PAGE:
Monday, September 10, 2012

New kid on the block

Moving from California to London and then from London to Switzerland over the past three years has felt an awful lot like all the moving around I did as a kid.  Between 1978 and 1988 I changed schools at least 7 times.  Leaving school also meant leaving behind school friends.  These were kids that I played with after school, whose parents were nice to me and let me eat their Oreo cookies and play Atari well into the afternoon until my mom came home from work.

When I was 10 years old, I lived for about six months in a place called Livermore for half of my 5th grade year.  We lived in a cul-de-sac filled with families.  There was one girl my age, Chelon, whom I used to play with regularly.  Chelon lived close to the opening of the cul-de-sac next to the Mormon family.  The Mormon mom used to joke about being a 'bad Mormon' family because they drank Coke and coffee.   Chelon's parents, Geri and Gerry, drove a Camero.  I want to say that the car was yellow, but I really don't remember.  I do remember, however, that they had a vanity plate that, somehow, spelled out both of their names.  Maybe it was 'GeriGer'.  Anyway, they had the same name, shared the same car, and wore their hair in the same style: a jheri curl.  I loved going over to Chelon's house because her parents were very friendly, there was always music playing on the stereo, and, after Chelon did her chores, we could play undisturbed outside in the cul-de-sac for hours until we were called home for dinner.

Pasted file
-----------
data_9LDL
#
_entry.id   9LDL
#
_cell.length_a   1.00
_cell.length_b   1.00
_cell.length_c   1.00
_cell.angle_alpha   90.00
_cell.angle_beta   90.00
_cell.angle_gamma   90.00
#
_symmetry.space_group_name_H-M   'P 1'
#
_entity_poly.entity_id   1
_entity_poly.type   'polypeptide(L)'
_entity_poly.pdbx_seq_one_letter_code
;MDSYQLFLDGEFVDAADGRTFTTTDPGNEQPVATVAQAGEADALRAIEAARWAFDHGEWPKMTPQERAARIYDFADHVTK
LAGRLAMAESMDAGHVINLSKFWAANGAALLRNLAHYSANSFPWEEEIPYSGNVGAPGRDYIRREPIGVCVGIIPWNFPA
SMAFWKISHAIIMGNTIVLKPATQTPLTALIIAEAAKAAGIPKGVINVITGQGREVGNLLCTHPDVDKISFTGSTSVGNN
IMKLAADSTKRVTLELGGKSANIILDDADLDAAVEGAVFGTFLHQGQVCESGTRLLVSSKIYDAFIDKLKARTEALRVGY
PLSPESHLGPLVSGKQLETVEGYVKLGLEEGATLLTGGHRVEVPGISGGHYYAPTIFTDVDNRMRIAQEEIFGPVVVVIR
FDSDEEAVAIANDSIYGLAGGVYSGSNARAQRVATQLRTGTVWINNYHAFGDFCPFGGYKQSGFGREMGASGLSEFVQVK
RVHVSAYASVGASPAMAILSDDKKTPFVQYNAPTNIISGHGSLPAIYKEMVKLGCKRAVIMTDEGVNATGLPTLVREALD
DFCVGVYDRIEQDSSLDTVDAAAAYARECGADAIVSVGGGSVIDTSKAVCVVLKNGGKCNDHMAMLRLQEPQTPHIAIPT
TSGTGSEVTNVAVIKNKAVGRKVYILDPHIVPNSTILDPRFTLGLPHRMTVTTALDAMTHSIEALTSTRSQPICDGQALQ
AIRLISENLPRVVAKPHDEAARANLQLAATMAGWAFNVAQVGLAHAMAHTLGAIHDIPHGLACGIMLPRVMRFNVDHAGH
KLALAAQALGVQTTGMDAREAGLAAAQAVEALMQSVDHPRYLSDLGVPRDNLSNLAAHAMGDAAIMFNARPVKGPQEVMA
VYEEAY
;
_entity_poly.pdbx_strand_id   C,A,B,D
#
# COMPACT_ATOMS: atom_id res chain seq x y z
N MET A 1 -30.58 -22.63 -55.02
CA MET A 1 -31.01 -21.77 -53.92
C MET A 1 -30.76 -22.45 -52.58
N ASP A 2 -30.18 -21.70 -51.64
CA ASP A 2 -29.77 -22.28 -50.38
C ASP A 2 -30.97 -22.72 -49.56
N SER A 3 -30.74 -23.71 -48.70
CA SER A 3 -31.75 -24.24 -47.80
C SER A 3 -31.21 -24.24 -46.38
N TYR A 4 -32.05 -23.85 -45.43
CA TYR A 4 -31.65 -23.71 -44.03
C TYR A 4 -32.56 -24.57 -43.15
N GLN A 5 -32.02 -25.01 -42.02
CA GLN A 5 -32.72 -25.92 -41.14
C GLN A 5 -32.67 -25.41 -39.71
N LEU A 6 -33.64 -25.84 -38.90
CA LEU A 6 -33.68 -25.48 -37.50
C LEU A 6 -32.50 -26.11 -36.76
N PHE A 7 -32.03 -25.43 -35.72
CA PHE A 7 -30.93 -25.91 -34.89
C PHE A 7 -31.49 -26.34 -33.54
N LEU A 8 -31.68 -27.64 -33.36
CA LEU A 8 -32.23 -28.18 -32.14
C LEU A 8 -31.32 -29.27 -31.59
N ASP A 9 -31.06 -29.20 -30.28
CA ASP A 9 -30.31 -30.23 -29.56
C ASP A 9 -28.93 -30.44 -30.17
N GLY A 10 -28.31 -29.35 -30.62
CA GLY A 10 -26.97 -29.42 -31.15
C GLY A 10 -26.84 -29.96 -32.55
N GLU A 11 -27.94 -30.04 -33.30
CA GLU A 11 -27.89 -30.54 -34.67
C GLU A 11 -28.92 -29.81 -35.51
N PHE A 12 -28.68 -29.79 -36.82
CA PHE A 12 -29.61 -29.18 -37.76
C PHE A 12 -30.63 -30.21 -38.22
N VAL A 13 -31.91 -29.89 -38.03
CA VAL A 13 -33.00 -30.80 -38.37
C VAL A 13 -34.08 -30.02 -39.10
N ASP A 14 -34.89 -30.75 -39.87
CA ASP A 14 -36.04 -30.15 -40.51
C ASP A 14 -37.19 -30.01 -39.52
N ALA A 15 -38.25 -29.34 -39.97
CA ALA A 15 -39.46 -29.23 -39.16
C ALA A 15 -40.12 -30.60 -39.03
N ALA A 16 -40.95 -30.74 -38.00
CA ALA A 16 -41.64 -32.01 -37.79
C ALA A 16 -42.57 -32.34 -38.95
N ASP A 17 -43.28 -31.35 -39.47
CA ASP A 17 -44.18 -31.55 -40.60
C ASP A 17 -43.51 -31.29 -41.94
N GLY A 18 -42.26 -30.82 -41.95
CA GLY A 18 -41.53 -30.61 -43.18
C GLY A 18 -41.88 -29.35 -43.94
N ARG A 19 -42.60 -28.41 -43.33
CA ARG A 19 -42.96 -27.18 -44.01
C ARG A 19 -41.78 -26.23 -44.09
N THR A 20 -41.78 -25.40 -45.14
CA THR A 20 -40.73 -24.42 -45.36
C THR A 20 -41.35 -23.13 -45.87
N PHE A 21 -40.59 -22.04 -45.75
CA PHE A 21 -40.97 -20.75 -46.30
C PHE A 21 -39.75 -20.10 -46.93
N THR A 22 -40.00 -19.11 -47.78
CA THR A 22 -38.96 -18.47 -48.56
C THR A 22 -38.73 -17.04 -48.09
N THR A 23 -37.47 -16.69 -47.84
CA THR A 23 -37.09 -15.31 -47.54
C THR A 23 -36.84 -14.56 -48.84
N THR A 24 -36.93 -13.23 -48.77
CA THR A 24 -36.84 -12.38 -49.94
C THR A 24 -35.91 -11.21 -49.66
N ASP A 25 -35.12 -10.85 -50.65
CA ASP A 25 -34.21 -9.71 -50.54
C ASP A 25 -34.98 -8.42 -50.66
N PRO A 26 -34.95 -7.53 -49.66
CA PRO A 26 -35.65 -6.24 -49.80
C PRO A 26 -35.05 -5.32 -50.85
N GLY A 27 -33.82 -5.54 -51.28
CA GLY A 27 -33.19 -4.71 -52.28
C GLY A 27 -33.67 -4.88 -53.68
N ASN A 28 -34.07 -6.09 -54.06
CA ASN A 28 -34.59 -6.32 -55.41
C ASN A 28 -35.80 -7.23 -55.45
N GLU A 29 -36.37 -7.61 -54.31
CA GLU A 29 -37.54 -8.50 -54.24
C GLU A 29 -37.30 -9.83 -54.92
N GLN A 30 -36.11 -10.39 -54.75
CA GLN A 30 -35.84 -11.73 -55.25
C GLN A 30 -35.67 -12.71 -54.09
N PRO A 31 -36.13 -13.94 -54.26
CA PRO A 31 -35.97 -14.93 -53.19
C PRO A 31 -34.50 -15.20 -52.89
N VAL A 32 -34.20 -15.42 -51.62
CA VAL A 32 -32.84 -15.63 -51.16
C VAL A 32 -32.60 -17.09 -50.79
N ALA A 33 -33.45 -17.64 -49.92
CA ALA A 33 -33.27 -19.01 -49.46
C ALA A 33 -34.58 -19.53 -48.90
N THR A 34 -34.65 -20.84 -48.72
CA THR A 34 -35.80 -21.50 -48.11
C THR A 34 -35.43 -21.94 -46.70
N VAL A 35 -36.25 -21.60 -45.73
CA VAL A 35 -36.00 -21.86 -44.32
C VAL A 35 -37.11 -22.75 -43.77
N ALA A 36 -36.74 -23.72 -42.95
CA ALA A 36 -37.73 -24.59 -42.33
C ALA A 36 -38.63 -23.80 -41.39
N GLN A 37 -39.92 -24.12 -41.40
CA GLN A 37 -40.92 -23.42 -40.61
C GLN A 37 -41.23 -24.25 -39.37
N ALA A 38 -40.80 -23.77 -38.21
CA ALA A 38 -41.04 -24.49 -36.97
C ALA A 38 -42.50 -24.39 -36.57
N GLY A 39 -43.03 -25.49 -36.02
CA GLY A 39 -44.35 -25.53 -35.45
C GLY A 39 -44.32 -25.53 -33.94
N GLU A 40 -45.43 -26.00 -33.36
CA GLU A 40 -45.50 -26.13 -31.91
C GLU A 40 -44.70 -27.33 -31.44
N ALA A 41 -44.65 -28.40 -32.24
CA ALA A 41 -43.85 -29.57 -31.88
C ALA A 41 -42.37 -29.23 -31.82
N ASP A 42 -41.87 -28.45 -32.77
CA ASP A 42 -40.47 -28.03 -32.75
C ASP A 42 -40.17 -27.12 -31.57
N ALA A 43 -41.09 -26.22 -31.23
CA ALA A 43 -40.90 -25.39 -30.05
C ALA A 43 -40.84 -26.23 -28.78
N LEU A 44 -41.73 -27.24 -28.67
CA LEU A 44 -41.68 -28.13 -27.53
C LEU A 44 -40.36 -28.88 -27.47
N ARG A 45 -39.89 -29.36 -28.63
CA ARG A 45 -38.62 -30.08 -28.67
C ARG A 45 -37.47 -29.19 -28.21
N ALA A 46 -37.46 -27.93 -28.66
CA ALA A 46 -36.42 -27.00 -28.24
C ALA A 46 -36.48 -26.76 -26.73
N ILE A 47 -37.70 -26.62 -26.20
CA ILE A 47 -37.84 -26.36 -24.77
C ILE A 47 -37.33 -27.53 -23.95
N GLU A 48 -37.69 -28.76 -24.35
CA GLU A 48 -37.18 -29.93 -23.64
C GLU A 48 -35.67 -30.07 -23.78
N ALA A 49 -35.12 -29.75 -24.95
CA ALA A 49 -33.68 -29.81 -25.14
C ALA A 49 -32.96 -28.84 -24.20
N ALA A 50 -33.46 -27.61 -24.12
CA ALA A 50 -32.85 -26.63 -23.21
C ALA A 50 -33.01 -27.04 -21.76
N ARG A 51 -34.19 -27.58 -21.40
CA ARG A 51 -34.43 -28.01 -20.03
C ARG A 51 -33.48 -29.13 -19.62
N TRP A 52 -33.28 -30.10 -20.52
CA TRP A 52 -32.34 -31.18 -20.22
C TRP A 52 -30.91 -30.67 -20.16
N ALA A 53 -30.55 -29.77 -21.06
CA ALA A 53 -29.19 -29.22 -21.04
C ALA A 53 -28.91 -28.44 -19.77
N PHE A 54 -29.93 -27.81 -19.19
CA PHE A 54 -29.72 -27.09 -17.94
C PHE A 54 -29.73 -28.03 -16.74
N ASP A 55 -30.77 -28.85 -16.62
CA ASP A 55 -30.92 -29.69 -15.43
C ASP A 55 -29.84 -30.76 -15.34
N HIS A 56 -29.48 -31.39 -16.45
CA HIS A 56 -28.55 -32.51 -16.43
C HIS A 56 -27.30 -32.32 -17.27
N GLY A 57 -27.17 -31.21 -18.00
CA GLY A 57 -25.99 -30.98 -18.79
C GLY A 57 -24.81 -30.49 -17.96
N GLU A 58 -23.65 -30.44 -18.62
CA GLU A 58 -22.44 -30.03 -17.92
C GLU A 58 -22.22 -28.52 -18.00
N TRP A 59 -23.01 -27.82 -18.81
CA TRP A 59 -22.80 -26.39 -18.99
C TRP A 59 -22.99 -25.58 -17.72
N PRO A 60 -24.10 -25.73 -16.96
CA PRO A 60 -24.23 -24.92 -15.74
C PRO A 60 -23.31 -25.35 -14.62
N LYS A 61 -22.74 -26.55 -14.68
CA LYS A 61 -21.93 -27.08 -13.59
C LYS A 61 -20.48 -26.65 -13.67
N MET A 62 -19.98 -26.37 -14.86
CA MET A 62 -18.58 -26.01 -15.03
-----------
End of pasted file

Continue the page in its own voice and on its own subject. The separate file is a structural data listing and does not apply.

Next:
Michael Jackson wearing a Jheri curl.

Esther, a girl from my class who lived over in the 'nice part' of town, became chummy with me and would sometimes invite me over to her house after school.  Like Esther, I took my shoes off before going inside.  I can't exactly remember what we did, but I don't think that Esther was all that into Barbie and neither was I.  She lived in a lovely, ranch-style home with wide hallways and both a rock garden and swimming pool in the backyard.  The hallway carpets were thick and plush and felt good under my stocking feet.  The house was quiet and smelled of cooked rice.  And, while I would occasionally hear her mother's voice, I never really saw either of Esther's parents.

-prime example of a ranch-style home.


My friendships with both Esther and Chelon were really just beginning when I had to move at the end of the school year.  Chelon came for a sleep-over once after I moved.  I never talked to Esther again.

Here I am again, the 'new kid' at 42.  It was so easy to make friends when I was 10.  How do I meet folk now?  One thing is for sure, I will never meet folk like Chelon's parents or be invited over to a house like Esther's ever again.


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